The US conducted an airstrike in Syria against what it said were Iranian-affiliated facilities after a suspected Iranian drone on Thursday struck a facility housing US personnel in the country, killing an American contractor and wounding five US service members.
The contractor was an American citizen, a spokesman for US Central Command confirmed, and an additional US contractor was also wounded in the strike. An official familiar with the matter told CNN that the injured service members are all in stable condition.
“The intelligence community assess the UAV (unmanned aerial vehicle) to be of Iranian origin,” the Pentagon said.
In response to the strike, President Joe Biden authorized a precision airstrike “in eastern Syria against facilities used by groups affiliated with Iran’s Islamic Revolutionary Guards Corps (IRGC),” Secretary of Defense Lloyd Austin said in the statement.
The US, according to the Pentagon statement, “took proportionate and deliberate action intended to limit the risk of escalation and minimize casualties.”
“As President Biden has made clear, we will take all necessary measures to defend our people and will always respond at a time and place of our choosing,” Austin said. “No group will strike our troops with impunity.”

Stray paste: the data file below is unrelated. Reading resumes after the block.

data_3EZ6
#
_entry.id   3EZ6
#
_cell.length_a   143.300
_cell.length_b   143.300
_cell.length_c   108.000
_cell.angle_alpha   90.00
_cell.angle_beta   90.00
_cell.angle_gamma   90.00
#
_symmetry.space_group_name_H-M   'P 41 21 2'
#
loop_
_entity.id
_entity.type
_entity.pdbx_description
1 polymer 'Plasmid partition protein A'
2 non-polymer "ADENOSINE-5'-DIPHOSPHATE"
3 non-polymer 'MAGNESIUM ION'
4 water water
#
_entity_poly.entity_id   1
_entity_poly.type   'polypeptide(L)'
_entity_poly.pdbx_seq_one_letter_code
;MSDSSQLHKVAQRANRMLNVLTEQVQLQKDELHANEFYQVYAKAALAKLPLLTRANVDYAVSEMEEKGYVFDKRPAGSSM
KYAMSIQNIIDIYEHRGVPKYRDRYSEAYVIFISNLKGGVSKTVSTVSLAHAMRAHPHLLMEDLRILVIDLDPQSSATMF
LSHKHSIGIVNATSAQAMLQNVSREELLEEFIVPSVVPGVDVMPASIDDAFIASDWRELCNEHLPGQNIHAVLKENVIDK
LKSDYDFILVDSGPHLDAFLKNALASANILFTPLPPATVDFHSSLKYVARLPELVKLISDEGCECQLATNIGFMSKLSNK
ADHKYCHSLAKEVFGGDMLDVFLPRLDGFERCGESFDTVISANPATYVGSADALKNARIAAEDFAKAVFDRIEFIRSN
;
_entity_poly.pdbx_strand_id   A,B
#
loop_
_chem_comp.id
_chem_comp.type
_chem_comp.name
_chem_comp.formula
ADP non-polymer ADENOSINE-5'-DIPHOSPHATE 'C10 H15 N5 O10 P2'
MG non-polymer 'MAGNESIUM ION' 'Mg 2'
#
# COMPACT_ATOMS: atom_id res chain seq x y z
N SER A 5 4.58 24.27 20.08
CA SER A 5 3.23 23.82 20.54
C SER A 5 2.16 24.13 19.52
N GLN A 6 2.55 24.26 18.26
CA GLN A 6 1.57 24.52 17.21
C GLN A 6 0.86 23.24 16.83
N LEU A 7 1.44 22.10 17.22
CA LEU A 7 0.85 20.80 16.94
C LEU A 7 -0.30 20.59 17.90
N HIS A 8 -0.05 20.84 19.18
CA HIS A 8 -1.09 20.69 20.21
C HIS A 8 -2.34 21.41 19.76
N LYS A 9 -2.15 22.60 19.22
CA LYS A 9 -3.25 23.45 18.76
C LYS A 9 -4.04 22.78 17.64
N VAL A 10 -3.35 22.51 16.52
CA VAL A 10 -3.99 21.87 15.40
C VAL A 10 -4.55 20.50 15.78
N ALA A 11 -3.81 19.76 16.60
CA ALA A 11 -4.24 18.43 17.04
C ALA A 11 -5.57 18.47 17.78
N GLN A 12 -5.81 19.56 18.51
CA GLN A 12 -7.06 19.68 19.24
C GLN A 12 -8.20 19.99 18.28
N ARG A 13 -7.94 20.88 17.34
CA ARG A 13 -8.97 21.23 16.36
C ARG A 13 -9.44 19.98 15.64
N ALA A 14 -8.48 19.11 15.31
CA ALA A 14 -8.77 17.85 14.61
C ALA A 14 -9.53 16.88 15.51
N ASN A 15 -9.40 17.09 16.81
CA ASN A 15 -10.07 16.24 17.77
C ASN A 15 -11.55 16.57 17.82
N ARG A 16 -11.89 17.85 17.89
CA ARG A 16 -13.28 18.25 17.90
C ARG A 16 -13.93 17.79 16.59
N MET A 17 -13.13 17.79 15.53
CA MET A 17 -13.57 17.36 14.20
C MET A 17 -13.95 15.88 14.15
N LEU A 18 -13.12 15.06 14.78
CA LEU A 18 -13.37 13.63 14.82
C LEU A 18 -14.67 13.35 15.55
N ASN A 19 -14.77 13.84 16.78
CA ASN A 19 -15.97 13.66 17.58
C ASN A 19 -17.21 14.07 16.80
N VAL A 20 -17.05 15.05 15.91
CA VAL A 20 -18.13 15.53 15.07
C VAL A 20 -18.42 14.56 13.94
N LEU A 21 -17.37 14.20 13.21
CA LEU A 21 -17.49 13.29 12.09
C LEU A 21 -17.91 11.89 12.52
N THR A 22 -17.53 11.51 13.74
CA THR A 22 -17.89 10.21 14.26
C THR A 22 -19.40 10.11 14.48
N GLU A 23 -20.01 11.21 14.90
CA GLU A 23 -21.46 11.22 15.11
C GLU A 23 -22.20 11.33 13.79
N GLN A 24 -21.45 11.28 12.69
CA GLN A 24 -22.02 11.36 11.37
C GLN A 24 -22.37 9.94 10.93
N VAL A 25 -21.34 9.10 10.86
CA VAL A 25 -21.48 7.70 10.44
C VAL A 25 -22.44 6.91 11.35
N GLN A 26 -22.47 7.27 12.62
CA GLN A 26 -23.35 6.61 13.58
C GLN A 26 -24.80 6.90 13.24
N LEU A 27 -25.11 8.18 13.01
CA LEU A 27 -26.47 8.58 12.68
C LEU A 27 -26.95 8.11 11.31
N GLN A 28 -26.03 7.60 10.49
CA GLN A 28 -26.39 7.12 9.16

The situation continued to escalate on Friday morning, when 10 rockets targeted Green Village, a US base in northeast Syria. There were no injuries to US or coalition personnel, and no damage to facilities, the Pentagon said in a statement. One rocket, however, missed the coalition facilities by five kilometers and hit a civilian home, injuring two women and two children, a CENTCOM statement said Friday.
Green Village is where some of the 900 US troops in Syria are based.
The strikes are likely to increase tensions with Iran, with which the proxy groups are aligned, though Tehran isn’t always involved in directing attacks that they conduct. The US has already sanctioned Tehran for providing attack drones to Russia to use in the war in Ukraine. And on Thursday, Chairman of the Joint Chiefs of Staff Gen. Mark Milley reiterated US concerns that Iran has the potential to produce enough fissile material for a nuclear weapon in less than two weeks and manufacture one within months.
Brig. Gen. Patrick Ryder, the Pentagon spokesman, emphasized to reporters Friday that the US is not seeking conflict with Iran.
“We don’t see escalation with Iran,” he said. “But the strikes that we took last night were intended to send a very clear message that we will take the protection of our personnel seriously and that we will respond quickly and decisively if they’re threatened.”
The drone intentionally crashed into its target, the official said. The infrastructure that was targeted in the US response was not directly related to the suspected Iranian drone itself, the official said, but was instead targeted by the US because it was known to be supporting Iranian proxy groups in the country with munitions and intelligence.
The number of casualties from the US airstrike is still being determined, the official said.